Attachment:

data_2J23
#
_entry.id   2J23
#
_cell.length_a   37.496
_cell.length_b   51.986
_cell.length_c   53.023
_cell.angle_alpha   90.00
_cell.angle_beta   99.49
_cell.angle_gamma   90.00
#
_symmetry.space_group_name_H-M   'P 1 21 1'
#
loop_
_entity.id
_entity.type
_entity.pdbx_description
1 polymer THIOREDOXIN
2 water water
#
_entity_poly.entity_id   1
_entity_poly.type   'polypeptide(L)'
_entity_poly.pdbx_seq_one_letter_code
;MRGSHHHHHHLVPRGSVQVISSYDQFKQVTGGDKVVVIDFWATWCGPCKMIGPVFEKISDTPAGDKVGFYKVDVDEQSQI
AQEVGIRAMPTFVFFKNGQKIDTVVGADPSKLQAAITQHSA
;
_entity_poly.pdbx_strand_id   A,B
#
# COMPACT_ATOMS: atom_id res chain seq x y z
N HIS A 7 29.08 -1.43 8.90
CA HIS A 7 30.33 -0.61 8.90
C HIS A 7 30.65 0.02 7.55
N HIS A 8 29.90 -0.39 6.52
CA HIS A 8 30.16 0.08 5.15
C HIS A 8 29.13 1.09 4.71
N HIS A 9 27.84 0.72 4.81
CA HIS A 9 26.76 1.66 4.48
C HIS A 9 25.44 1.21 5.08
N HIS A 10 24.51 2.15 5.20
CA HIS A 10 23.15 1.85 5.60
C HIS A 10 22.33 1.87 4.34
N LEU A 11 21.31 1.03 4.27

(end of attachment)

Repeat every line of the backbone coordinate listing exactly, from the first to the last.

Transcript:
data_2J23
#
_entry.id   2J23
#
_cell.length_a   37.496
_cell.length_b   51.986
_cell.length_c   53.023
_cell.angle_alpha   90.00
_cell.angle_beta   99.49
_cell.angle_gamma   90.00
#
_symmetry.space_group_name_H-M   'P 1 21 1'
#
loop_
_entity.id
_entity.type
_entity.pdbx_description
1 polymer THIOREDOXIN
2 water water
#
_entity_poly.entity_id   1
_entity_poly.type   'polypeptide(L)'
_entity_poly.pdbx_seq_one_letter_code
;MRGSHHHHHHLVPRGSVQVISSYDQFKQVTGGDKVVVIDFWATWCGPCKMIGPVFEKISDTPAGDKVGFYKVDVDEQSQI
AQEVGIRAMPTFVFFKNGQKIDTVVGADPSKLQAAITQHSA
;
_entity_poly.pdbx_strand_id   A,B
#
# COMPACT_ATOMS: atom_id res chain seq x y z
N HIS A 7 29.08 -1.43 8.90
CA HIS A 7 30.33 -0.61 8.90
C HIS A 7 30.65 0.02 7.55
N HIS A 8 29.90 -0.39 6.52
CA HIS A 8 30.16 0.08 5.15
C HIS A 8 29.13 1.09 4.71
N HIS A 9 27.84 0.72 4.81
CA HIS A 9 26.76 1.66 4.48
C HIS A 9 25.44 1.21 5.08
N HIS A 10 24.51 2.15 5.20
CA HIS A 10 23.15 1.85 5.60
C HIS A 10 22.33 1.87 4.34
N LEU A 11 21.31 1.03 4.27